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PE mega-funds have higher floors and lower ceilings than smaller vehicles

Alex Lykken

Private equity mega-funds (of at least $5 billion) have tended to outperform smaller funds over the past 20 years. That shouldn't come as a surprise, as mega-funds are only raised by firms that have outperformed over time.

At least for private equity, the biggest firms are almost by definition some of the best firms, at least perception-wise, since they had to justify their growth to LPs over several funds. Not every top-performing firm opts to grow that large—but the ones that do go on to raise mega-funds give themselves good odds of maintaining performance as they grow.

Our recent PitchBook analyst note dives into performance metrics for $5 billion-plus PE funds and how they differ from the rest of the market. TVPI figures—which reflect a fund's investment multiple—suggest that mega-funds hit more doubles than the rest of the market, but also fewer home runs. For example, across several vintage buckets, mega-funds have a higher chance than smaller-sized funds to achieve a TVPI of at least 1.5x. That's great news for larger LPs looking for consistently positive returns.
Spliced another way, mega-funds have higher floors and lower ceilings in IRR terms, as well. For the 2009 to 2013 vintage bucket, top-quartile mega-funds boasted IRRs of 19% or better, not much worse than sub-$1 billion funds that topped the list at 21.4%. But sub-$1 billion funds from 2009 to 2013 in the bottom quartile were miles away from that, returning 7.7%. Bottom quartile mega-funds, on the other hand, still returned 13.4%.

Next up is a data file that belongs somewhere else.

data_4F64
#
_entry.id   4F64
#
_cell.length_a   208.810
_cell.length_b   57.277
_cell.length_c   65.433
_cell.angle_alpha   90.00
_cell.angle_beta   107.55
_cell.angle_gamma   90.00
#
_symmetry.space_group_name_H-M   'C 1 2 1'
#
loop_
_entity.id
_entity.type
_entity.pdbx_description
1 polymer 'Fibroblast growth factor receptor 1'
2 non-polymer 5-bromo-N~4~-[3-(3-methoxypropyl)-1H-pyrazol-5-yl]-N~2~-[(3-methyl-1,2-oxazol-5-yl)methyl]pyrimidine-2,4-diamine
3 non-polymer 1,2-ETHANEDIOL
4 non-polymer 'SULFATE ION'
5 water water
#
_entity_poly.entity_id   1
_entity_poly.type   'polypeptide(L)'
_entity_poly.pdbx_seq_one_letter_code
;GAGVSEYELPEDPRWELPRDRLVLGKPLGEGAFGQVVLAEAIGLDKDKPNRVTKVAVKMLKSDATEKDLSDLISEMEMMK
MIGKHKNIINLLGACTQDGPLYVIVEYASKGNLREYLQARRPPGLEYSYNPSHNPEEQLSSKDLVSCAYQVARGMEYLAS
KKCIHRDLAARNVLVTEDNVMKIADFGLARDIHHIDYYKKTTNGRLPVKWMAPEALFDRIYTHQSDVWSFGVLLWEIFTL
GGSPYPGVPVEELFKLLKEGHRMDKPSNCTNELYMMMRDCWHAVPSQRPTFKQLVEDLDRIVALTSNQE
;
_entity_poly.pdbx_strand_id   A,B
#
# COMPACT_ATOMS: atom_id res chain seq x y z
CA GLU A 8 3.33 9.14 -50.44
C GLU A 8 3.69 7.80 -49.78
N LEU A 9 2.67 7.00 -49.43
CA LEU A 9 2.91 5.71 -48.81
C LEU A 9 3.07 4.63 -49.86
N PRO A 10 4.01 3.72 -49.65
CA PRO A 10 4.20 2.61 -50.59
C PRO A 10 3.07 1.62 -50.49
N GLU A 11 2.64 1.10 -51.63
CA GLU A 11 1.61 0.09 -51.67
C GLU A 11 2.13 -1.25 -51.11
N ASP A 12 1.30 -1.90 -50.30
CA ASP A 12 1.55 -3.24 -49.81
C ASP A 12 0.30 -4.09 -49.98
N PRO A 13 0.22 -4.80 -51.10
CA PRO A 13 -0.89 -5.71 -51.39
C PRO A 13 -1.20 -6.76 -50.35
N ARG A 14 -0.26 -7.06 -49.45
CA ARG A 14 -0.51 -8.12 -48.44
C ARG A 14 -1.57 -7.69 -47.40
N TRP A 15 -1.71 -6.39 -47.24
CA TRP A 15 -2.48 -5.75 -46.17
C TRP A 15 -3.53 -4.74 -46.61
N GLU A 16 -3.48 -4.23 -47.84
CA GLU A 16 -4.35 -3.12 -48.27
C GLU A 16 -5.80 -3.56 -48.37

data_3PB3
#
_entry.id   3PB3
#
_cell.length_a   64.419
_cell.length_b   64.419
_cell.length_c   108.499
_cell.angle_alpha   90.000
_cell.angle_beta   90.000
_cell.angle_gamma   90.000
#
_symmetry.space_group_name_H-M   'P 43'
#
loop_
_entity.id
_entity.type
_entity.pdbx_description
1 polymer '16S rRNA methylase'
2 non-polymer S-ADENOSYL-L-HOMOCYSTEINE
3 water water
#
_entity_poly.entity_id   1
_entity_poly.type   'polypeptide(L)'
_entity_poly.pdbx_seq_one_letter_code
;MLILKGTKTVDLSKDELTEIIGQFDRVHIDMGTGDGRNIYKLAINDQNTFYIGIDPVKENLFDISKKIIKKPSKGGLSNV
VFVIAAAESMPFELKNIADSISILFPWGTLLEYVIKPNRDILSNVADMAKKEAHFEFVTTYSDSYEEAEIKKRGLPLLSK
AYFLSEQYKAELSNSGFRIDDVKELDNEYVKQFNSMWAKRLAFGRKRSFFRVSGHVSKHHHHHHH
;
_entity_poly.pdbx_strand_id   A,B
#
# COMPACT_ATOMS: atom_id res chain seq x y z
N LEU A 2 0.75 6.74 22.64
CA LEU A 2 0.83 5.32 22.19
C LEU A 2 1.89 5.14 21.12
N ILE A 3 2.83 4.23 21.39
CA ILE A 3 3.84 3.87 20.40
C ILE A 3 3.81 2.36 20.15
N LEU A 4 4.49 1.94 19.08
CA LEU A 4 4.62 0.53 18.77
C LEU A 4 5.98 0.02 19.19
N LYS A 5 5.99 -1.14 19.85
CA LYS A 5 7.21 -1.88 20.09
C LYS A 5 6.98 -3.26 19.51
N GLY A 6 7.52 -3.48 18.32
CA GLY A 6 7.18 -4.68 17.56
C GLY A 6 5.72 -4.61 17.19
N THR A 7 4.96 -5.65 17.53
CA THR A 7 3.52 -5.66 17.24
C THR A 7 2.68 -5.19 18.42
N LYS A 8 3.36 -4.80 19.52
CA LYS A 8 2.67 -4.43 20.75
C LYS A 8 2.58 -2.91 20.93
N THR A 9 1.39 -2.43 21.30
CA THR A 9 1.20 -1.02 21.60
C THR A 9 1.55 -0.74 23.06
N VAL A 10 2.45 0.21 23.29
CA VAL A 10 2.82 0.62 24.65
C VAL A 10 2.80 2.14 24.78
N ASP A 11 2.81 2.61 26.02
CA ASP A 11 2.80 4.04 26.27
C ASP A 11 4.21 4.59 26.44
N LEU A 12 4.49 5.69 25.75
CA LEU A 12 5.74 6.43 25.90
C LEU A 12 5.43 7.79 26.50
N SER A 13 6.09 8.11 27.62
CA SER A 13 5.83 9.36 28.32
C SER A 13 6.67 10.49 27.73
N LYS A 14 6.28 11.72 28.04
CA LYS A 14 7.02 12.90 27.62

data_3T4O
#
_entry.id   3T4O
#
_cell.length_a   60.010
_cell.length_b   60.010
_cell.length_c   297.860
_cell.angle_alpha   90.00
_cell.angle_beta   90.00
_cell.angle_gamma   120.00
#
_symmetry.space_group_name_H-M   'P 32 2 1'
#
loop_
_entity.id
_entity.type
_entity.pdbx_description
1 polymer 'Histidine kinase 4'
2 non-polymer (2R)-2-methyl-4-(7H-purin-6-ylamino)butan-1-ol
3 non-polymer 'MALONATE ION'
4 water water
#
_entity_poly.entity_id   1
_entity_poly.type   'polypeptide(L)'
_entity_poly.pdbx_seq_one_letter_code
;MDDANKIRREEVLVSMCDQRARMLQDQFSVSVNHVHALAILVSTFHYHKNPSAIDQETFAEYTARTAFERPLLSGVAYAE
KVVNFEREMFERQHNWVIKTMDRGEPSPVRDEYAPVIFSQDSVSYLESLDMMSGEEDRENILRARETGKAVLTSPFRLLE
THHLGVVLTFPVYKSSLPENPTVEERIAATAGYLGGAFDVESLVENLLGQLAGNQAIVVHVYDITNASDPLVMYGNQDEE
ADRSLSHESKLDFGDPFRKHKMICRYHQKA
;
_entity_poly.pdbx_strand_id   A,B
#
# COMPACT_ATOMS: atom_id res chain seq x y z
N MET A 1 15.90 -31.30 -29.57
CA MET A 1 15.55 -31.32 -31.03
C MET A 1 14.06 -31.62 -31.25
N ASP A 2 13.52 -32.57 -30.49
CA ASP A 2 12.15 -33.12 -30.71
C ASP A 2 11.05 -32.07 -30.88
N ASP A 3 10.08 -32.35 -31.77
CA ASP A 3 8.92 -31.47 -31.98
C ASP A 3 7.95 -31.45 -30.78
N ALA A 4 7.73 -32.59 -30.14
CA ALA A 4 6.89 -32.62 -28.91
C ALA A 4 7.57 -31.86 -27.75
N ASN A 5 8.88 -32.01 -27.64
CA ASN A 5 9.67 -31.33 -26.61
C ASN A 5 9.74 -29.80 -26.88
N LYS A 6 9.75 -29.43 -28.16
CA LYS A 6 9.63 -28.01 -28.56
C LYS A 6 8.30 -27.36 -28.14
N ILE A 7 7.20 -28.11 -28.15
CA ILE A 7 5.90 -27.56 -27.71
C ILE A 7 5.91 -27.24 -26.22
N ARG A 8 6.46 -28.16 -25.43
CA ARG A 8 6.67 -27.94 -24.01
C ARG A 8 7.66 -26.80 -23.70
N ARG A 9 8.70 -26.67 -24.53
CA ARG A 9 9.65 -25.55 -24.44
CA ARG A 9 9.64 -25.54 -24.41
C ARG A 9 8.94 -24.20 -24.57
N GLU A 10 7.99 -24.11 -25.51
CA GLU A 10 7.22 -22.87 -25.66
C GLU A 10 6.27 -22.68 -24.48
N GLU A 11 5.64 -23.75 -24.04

It helps that mega-funds can more aggressively mark to market since their portfolio companies are larger and more comparable to listed companies. The bull market in equities has been kind to mega-funds in recent years.

On the flip side of the coin, smaller funds are more likely to return 2x or above. Over time, the next crop of mega-managers will separate themselves from their peers, but for now they're investing out of much smaller funds in a very crowded market.

Featured image via voyata/iStock/Getty Images Plus

This column originally appeared in The Lead Left.

Read more about PE mega-fund strategy in our recent analyst note.